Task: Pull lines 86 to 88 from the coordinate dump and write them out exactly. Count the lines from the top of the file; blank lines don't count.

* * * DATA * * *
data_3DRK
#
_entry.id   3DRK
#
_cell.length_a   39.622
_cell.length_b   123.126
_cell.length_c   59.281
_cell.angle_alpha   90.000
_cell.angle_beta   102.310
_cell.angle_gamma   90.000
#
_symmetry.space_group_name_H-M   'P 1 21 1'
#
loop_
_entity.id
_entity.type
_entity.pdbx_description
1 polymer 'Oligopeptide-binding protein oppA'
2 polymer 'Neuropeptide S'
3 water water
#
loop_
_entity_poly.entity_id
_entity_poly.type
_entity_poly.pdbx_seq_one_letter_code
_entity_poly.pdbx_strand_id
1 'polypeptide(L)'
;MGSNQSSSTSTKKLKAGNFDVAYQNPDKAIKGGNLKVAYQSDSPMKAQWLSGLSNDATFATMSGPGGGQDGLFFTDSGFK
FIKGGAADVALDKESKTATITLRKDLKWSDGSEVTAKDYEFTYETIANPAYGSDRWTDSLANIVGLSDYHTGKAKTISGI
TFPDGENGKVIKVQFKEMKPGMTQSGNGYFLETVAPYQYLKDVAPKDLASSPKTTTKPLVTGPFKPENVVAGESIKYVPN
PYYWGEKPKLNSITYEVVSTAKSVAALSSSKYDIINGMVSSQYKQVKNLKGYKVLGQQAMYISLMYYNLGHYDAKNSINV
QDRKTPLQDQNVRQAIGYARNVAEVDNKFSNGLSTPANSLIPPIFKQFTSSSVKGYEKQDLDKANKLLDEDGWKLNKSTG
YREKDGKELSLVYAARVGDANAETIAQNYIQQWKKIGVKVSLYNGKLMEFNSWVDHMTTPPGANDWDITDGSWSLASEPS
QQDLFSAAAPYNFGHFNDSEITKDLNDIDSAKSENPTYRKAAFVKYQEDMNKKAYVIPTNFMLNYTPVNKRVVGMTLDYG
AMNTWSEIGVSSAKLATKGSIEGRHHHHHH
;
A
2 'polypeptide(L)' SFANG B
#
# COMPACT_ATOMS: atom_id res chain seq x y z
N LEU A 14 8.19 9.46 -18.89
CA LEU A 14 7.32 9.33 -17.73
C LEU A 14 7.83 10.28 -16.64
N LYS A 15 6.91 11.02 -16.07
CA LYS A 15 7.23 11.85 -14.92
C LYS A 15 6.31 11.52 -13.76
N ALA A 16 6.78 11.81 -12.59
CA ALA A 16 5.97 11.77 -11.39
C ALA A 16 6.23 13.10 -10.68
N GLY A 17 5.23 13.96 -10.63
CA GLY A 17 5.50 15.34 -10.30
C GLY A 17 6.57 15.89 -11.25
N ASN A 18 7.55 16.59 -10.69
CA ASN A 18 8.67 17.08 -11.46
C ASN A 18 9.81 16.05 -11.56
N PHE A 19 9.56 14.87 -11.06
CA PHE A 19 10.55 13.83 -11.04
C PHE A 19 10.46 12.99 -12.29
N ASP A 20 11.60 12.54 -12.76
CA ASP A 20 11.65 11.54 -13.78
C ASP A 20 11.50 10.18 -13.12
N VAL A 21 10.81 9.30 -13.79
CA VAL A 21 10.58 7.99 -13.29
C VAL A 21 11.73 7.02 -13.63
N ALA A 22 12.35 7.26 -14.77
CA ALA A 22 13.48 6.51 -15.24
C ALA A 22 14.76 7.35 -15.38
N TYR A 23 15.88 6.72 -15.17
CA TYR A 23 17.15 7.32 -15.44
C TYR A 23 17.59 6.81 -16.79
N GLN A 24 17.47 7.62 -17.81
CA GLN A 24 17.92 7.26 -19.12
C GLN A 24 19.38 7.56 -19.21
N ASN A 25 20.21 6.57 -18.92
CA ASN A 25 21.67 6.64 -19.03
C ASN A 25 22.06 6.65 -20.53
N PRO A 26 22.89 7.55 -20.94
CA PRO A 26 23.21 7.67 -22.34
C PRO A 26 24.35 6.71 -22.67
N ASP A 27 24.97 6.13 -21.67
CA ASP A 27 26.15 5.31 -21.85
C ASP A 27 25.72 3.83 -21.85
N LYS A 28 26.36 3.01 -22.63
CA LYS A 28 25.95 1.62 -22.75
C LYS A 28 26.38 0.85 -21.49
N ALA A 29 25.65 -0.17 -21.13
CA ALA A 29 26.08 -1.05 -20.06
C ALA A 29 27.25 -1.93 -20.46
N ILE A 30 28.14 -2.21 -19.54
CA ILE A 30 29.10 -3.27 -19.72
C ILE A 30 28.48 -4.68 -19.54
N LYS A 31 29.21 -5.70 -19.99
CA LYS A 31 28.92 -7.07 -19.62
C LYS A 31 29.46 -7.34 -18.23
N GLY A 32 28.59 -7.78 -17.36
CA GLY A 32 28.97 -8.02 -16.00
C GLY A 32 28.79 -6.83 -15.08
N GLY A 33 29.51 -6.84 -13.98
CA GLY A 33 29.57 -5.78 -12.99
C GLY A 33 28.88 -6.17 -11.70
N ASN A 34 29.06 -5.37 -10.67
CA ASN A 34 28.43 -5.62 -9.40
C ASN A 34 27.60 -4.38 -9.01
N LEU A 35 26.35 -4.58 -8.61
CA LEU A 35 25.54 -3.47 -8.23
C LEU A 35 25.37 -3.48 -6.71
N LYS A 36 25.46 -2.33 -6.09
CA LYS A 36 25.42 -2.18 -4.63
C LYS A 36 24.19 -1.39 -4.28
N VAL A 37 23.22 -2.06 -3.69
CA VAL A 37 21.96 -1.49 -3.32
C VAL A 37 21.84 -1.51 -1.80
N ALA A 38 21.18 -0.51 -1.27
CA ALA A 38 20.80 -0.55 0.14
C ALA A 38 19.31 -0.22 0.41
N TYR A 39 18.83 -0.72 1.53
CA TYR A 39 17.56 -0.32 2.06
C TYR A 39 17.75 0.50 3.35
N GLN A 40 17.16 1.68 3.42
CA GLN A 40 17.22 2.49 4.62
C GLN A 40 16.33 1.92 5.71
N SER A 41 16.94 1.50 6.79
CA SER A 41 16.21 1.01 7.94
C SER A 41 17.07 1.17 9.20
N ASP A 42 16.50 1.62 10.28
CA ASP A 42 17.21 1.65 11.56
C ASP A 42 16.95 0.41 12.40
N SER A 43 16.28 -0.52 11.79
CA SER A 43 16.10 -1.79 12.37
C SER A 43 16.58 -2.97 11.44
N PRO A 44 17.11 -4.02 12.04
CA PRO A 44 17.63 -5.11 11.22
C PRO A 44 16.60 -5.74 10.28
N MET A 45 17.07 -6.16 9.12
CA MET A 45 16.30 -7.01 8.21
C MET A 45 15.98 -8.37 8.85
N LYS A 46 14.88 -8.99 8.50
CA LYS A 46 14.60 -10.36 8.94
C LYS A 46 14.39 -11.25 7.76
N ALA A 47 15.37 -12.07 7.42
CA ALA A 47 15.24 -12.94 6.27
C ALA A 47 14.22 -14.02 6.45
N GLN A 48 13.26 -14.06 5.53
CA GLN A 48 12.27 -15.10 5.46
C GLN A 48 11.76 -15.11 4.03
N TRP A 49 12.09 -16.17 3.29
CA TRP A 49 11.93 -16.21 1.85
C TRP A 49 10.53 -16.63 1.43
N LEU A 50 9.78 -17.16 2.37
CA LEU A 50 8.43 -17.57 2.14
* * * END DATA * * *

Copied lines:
N ALA A 29 25.65 -0.17 -21.13
CA ALA A 29 26.08 -1.05 -20.06
C ALA A 29 27.25 -1.93 -20.46